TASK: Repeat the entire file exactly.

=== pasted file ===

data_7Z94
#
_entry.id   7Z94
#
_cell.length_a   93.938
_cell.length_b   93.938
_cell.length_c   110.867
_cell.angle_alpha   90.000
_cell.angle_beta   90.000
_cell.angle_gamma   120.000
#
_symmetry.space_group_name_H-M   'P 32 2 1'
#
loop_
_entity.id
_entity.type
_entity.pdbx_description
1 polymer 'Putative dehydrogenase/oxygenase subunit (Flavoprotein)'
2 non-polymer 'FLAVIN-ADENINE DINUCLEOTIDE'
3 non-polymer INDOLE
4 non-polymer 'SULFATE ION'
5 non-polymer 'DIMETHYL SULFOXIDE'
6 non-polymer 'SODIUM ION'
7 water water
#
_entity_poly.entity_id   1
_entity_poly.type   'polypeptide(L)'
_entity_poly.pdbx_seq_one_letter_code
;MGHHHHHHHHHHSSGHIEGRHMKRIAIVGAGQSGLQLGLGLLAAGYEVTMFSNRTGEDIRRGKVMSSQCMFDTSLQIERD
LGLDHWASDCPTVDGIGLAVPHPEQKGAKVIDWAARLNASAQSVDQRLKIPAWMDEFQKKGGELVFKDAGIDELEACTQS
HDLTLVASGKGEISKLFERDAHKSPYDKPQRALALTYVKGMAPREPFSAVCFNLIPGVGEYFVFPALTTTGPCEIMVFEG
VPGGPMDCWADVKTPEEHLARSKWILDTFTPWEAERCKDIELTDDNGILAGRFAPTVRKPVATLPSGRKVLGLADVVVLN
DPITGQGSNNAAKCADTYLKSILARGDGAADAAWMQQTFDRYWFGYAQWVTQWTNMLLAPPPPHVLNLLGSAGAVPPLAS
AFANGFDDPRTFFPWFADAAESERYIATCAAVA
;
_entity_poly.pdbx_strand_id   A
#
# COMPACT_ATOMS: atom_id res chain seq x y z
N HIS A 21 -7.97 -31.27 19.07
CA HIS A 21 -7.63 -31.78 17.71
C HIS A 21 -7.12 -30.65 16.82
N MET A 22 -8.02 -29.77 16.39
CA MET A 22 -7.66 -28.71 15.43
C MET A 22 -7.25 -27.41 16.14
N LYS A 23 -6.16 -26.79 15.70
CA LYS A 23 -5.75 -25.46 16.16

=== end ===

data_7Z94
#
_entry.id   7Z94
#
_cell.length_a   93.938
_cell.length_b   93.938
_cell.length_c   110.867
_cell.angle_alpha   90.000
_cell.angle_beta   90.000
_cell.angle_gamma   120.000
#
_symmetry.space_group_name_H-M   'P 32 2 1'
#
loop_
_entity.id
_entity.type
_entity.pdbx_description
1 polymer 'Putative dehydrogenase/oxygenase subunit (Flavoprotein)'
2 non-polymer 'FLAVIN-ADENINE DINUCLEOTIDE'
3 non-polymer INDOLE
4 non-polymer 'SULFATE ION'
5 non-polymer 'DIMETHYL SULFOXIDE'
6 non-polymer 'SODIUM ION'
7 water water
#
_entity_poly.entity_id   1
_entity_poly.type   'polypeptide(L)'
_entity_poly.pdbx_seq_one_letter_code
;MGHHHHHHHHHHSSGHIEGRHMKRIAIVGAGQSGLQLGLGLLAAGYEVTMFSNRTGEDIRRGKVMSSQCMFDTSLQIERD
LGLDHWASDCPTVDGIGLAVPHPEQKGAKVIDWAARLNASAQSVDQRLKIPAWMDEFQKKGGELVFKDAGIDELEACTQS
HDLTLVASGKGEISKLFERDAHKSPYDKPQRALALTYVKGMAPREPFSAVCFNLIPGVGEYFVFPALTTTGPCEIMVFEG
VPGGPMDCWADVKTPEEHLARSKWILDTFTPWEAERCKDIELTDDNGILAGRFAPTVRKPVATLPSGRKVLGLADVVVLN
DPITGQGSNNAAKCADTYLKSILARGDGAADAAWMQQTFDRYWFGYAQWVTQWTNMLLAPPPPHVLNLLGSAGAVPPLAS
AFANGFDDPRTFFPWFADAAESERYIATCAAVA
;
_entity_poly.pdbx_strand_id   A
#
# COMPACT_ATOMS: atom_id res chain seq x y z
N HIS A 21 -7.97 -31.27 19.07
CA HIS A 21 -7.63 -31.78 17.71
C HIS A 21 -7.12 -30.65 16.82
N MET A 22 -8.02 -29.77 16.39
CA MET A 22 -7.66 -28.71 15.43
C MET A 22 -7.25 -27.41 16.14
N LYS A 23 -6.16 -26.79 15.70
CA LYS A 23 -5.75 -25.46 16.16